Films from Hong Kong’s Milkyway company earn a lot of praise for their visual qualities. Shooting in Technovision, Johnnie To Kei-fung and other directors have created some of the most vivid and fluid imagery in contemporary cinema. But the movies have soundtracks too. What about them?
When I saw Tsui Hark’s Time and Tide (2000), I staggered out exhausted. I was overwhelmed not only by the delirious plot and its cascade of feverish imagery—who else puts the camera inside a dryer at a laundromat?—but also by what seemed to me the most elaborate soundtrack I’d ever heard in a Hong Kong film.
Shortly after seeing the movie, I visited the Milkyway headquarters and met Martin Chappell, the sound designer of Time and Tide. (For his credits and his company information, go here.) I figured that he could help me hear more in all movies, not just his own.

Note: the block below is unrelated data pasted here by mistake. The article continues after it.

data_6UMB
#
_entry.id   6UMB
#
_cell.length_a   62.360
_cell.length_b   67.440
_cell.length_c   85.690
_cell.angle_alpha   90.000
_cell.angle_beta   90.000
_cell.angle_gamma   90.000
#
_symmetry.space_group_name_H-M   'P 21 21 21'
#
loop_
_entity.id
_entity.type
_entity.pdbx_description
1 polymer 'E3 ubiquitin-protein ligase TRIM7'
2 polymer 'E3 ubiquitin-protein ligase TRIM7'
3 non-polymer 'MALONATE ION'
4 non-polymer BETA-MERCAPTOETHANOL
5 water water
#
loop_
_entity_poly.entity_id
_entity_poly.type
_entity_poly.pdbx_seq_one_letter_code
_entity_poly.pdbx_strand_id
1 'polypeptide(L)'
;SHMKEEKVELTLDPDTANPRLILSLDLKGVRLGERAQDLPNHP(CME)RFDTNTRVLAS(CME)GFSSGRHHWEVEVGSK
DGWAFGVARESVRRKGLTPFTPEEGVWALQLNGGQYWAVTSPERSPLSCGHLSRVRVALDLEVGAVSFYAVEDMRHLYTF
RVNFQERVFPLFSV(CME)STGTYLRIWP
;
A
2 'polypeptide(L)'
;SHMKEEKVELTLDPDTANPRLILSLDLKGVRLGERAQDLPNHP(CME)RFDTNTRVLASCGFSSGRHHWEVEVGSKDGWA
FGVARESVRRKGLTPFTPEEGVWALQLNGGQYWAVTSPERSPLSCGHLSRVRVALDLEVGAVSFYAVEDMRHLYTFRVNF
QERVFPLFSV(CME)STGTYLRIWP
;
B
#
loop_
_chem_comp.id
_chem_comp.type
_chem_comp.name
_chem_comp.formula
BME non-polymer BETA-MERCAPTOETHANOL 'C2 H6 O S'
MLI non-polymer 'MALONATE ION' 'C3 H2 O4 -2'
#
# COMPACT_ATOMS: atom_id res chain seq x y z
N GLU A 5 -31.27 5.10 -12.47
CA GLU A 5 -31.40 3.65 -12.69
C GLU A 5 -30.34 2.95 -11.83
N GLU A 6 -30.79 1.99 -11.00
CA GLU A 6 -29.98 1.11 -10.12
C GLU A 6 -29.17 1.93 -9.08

Years later, during my spring visit to Hong Kong, I got my wish. Martin gave me an interview and sent me several information-packed emails. As I’d hoped, he taught me to listen better.
At the console
Martin Chappell is a concussive burst of enthusiastic energy, an impression aided by the fact that he looks about sixteen. He loves moviemaking and sound design. Growing up in England, he started as a bass guitarist and audio fan, and he studied music and acoustics. When he graduated he worked in sound studios and became a roadie. After a year in Australia, he moved to Hong Kong and got a job in a radio station.
Soon he was working at TNT, creating sound effects for cartoons and dubbing American movies into Mandarin. Hired briefly away by MGM, Martin then shifted to Milkyway. His first effort there was helping on the mix for The Intruder (1996).